Re: How do I know if its alcohol dependency or not?

Posted: 05 Nov 2011 17:38
by Mark.
Thanks Marmite!

I wish I could help more. It can be very difficult, can't it? I've felt mad myself, in the past: for me, that meant being in a situation, or mindset, that I couldn't see a cure for. Of course, the problem was not that I was irreparably "mad", but that my mind was just too confused to see the "cures" or escape-routes back to safety that were available to me.

That's why it's so life-saving when someone close to us can put the options we have before us, just enough inside our line of vision to see them, but without it being so obvious that we think we're being deliberately steered towards them (which, ungrateful though it is, is often very annoying to the dependent-drinker).

It does seem, though, that your close one is going through some kind of breakdown or (perhaps) crisis of identity even; and it does sound as though she could use some counselling/therapy, if she's willing to try it. You are very right that the alcohol will not be helping her, though, if she is feeling depressed. In my experience - and I know others would agree - it makes things feel even worse the following morning, which just increases the desire to blot it all out with alcohol.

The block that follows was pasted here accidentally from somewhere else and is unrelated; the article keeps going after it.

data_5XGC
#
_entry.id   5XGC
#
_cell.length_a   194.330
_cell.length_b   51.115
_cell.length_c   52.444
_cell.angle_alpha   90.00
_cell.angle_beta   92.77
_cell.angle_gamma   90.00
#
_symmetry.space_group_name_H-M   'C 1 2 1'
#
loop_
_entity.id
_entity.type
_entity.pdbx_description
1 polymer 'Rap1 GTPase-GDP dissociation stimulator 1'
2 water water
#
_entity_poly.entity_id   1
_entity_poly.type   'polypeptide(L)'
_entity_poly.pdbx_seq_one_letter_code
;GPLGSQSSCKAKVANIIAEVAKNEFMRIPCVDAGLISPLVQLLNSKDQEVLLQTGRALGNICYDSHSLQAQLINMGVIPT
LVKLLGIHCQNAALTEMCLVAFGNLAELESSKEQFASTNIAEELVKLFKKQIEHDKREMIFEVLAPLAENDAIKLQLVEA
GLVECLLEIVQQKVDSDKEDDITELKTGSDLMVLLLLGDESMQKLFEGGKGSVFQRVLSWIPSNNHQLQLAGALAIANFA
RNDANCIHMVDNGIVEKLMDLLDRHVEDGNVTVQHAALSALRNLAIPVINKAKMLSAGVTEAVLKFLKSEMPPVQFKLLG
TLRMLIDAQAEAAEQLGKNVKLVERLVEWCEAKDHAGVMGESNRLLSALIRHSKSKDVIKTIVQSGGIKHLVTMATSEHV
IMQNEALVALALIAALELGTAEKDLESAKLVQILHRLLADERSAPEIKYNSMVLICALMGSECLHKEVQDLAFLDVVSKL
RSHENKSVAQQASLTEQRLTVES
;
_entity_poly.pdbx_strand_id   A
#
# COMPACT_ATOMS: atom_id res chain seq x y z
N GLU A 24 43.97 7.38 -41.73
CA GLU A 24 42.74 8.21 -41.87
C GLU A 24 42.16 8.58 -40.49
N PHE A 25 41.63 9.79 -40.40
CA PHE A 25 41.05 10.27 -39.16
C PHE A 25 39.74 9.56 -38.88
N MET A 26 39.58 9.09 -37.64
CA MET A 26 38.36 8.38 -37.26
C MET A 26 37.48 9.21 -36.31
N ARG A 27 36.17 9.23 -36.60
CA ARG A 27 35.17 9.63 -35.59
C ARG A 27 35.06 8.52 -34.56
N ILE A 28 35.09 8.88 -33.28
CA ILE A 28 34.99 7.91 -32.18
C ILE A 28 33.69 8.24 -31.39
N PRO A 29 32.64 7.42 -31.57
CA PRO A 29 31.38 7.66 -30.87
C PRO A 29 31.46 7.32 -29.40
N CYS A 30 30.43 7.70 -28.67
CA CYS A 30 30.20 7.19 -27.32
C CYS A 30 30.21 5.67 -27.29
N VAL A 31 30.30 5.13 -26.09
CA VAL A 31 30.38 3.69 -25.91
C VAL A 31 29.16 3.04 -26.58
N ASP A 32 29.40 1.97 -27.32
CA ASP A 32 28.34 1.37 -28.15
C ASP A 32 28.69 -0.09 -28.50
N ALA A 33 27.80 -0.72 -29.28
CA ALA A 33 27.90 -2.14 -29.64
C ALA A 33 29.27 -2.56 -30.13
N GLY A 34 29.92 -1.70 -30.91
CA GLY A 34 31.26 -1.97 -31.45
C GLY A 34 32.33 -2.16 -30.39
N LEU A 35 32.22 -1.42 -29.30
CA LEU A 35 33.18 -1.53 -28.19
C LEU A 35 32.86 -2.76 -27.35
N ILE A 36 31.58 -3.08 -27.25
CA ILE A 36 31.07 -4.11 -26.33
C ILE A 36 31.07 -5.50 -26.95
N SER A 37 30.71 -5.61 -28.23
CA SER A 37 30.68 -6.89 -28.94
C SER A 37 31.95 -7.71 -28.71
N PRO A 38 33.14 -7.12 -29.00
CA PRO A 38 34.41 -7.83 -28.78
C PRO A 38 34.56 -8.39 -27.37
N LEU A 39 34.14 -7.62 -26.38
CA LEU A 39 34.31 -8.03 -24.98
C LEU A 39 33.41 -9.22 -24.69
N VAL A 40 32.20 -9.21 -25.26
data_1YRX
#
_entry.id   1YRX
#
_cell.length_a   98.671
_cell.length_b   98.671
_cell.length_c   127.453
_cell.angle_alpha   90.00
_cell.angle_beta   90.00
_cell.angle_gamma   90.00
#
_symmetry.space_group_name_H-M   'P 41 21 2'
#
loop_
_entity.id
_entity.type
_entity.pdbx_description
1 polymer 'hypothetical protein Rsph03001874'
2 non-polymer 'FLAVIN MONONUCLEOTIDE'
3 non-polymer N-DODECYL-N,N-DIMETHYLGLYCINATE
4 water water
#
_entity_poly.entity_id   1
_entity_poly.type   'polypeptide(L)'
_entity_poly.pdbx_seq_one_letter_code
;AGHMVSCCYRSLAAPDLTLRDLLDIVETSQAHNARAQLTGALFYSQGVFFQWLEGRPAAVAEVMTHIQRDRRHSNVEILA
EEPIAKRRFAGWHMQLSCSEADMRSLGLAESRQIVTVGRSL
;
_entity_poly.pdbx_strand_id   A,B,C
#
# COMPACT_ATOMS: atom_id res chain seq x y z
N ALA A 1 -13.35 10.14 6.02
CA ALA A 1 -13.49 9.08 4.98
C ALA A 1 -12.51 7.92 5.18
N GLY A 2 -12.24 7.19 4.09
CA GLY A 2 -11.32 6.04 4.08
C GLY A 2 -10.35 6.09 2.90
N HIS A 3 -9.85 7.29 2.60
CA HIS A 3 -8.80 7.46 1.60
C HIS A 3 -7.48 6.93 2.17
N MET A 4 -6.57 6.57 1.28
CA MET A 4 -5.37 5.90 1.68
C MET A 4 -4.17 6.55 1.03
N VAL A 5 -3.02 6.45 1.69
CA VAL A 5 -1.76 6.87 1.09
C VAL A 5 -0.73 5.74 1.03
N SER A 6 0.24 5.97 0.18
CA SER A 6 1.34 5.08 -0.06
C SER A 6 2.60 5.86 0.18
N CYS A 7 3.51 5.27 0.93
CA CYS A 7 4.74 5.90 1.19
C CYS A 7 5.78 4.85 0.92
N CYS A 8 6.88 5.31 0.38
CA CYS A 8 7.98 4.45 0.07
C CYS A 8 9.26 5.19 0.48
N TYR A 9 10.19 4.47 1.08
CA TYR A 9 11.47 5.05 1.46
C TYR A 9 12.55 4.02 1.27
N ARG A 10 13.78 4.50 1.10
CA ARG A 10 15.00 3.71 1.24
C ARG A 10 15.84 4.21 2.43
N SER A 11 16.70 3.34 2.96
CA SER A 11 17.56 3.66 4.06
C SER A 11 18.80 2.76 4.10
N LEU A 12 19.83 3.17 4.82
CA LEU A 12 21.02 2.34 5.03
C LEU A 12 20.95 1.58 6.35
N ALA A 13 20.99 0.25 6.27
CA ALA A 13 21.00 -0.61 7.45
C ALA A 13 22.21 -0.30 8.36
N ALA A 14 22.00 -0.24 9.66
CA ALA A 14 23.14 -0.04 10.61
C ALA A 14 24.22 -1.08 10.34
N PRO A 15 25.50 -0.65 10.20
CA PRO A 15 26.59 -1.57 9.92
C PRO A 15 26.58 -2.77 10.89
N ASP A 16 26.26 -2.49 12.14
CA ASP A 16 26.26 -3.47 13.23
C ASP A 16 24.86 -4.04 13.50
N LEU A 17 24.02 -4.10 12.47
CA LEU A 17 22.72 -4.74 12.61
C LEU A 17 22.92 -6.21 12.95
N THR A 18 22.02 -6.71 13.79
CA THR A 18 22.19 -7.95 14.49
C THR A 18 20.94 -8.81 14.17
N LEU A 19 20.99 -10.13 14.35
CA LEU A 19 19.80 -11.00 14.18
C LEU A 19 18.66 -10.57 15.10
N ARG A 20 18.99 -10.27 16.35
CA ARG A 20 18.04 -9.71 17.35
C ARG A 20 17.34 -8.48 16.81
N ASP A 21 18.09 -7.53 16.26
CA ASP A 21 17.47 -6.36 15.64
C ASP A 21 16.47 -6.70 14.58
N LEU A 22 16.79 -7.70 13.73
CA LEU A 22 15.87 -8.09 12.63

Vicious cycle: feel depressed, drink, feel worse, drink even more... and so on.

It's all a question of tactfully guiding her towards dealing with that, though...

I wonder if anyone else here has any suggestions?

Best wishes and speak soon, Marmite!